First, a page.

The Philippines is known for having colourful and electrifying festivals. Filipinos celebrate them in commemoration of something significant – both historical and religious. All throughout the year, the country’s major cities and provinces come alive with these festivities.
This January, come and join the Filipinos in celebrating these five major festivals happening in Luzon and Visayas.
1. Feast of the Black Nazarene, Quiapo
Purely religious in origin, the Feast of the Black Nazarene is celebrated by Roman Catholic devotees annually on 9 Jan. The Black Nazarene is a life-sized dark-coloured wooden depiction of Jesus Christ that was brought all the way to the Philippines from Mexico by an Augustinian friar in 1606.
It was first housed in a church in Intramuros. In 1787, another friar ordered the transfer of the image to the church in Quiapo and it stays there to this day.
During the course of its existence, the Black Nazarene survived major disasters: two fires that ravaged the Quiapo Church where it is housed, two major earthquakes in 1645 and 1863, and the bombing of Manila during World War II. It was after surviving these conflagrations and atrocities that the image was believed by its devotees as miraculous.
Every year, the Black Nazarene is paraded in the streets of Manila, specifically Quiapo. The parade is called “Traslacion” or solemn transfer. This commemorates the transfer of the image from its original repository in Intramuros to Quiapo. Millions of Roman Catholics line the streets of the parade route, each trying to get near the image. According to its devotees, touching the image could heal diseases, and this explains why millions upon millions of people throng just to get near the statue.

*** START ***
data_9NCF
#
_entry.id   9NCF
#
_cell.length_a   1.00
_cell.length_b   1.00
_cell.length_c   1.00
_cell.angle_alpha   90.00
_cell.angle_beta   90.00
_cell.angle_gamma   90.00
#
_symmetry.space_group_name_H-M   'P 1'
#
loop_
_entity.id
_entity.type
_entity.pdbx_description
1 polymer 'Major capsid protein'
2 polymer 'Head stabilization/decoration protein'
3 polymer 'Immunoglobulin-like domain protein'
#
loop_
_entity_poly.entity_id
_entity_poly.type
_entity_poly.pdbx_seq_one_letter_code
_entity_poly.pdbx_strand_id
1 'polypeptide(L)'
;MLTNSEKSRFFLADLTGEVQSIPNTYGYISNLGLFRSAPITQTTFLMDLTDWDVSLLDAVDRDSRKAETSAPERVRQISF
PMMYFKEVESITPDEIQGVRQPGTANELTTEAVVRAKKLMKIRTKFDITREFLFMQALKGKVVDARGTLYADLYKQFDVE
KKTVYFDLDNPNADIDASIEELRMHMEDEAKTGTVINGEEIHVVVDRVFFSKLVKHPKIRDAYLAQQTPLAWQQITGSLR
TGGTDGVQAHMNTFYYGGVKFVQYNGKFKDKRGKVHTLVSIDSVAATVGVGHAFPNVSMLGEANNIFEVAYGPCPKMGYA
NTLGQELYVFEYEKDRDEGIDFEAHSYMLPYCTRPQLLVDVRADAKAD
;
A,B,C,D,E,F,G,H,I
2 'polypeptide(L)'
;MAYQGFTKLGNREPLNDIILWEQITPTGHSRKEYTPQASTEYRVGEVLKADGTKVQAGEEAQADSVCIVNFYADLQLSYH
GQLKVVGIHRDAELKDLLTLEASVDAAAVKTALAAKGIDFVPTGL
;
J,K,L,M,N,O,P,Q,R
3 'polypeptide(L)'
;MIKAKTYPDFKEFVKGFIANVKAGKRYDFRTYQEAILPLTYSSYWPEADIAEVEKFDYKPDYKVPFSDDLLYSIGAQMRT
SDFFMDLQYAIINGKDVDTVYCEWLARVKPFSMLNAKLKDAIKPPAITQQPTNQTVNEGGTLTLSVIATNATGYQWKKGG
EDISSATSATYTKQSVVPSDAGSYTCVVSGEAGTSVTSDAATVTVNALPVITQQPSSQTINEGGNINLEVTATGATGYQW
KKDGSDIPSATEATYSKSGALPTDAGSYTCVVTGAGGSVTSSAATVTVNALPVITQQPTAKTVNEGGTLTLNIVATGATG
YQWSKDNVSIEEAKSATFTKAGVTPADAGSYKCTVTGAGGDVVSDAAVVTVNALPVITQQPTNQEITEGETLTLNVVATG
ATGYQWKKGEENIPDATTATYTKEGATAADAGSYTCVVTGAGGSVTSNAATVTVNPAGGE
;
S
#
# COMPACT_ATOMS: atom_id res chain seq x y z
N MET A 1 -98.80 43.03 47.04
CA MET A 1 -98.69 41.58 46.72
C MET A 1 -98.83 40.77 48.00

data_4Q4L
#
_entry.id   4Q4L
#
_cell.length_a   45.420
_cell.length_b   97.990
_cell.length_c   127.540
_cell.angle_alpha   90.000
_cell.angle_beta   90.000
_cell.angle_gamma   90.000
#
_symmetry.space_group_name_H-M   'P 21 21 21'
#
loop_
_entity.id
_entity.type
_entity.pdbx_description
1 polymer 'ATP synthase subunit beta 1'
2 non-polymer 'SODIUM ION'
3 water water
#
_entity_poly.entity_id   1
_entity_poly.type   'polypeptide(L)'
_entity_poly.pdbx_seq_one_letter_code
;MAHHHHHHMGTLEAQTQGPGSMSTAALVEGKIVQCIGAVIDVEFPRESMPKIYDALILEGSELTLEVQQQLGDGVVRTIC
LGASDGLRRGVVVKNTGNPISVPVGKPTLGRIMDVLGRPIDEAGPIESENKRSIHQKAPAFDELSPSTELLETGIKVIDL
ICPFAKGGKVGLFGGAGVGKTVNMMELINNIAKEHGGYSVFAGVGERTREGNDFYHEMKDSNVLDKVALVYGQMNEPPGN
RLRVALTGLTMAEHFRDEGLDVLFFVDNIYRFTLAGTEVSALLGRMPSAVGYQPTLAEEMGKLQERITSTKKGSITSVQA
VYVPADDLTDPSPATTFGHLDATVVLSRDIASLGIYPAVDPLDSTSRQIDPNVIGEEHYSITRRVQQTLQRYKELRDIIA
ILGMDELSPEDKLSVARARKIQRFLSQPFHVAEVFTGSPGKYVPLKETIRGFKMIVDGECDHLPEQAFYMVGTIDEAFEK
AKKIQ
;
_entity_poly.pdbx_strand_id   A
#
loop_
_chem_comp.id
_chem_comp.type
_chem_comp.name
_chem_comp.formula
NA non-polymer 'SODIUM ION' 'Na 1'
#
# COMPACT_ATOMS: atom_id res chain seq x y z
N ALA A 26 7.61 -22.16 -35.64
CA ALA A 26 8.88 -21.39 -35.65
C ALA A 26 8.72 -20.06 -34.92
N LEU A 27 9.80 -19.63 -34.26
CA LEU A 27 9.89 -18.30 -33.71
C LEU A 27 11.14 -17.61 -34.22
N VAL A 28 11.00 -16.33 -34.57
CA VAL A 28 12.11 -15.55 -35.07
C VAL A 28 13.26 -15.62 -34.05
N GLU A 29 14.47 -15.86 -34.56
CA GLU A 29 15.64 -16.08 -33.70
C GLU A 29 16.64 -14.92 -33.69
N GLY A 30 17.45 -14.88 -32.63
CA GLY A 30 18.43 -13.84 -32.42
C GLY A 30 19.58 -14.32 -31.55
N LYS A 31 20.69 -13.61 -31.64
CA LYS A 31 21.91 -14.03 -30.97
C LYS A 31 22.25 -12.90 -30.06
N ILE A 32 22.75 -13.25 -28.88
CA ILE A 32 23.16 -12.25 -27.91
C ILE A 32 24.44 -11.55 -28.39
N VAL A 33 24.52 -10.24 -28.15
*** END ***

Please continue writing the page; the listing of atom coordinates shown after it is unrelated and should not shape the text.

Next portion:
This is by far the country’s religious festival that attracts the most people. Unlike other festivals, the Traslacion is a festival characterised by a solemn and sombre mood.
2. Biniray Festival, Romblon
Held every second week of January, the Biniray Festival animates Romblon. This festival is celebrated in honour of Señor Santo Niño or the Child Jesus. The festivity depicts the unshaken devotion of the residents to the Roman Catholic faith.
Dancers fill the streets and participate in the lively street dancing where they wear colourful and beautifully designed costumes. Highlighting the event, even more, is the fluvial parade at the Romblon Bay. The flotilla of participating vessels travels seven times around the bay. The procession commemorates the attempts of the Spanish galleons in taking the image of the Santo Niño away from the residents.
The fluvial procession is followed by a street parade giving homage to Santo Niño. The image is carried in a special carriage adorned with elegant flowers. People from all walks of life join the parade donning their festive costumes and colourful body paints.
3. Ati-atihan, Kalibo, Aklan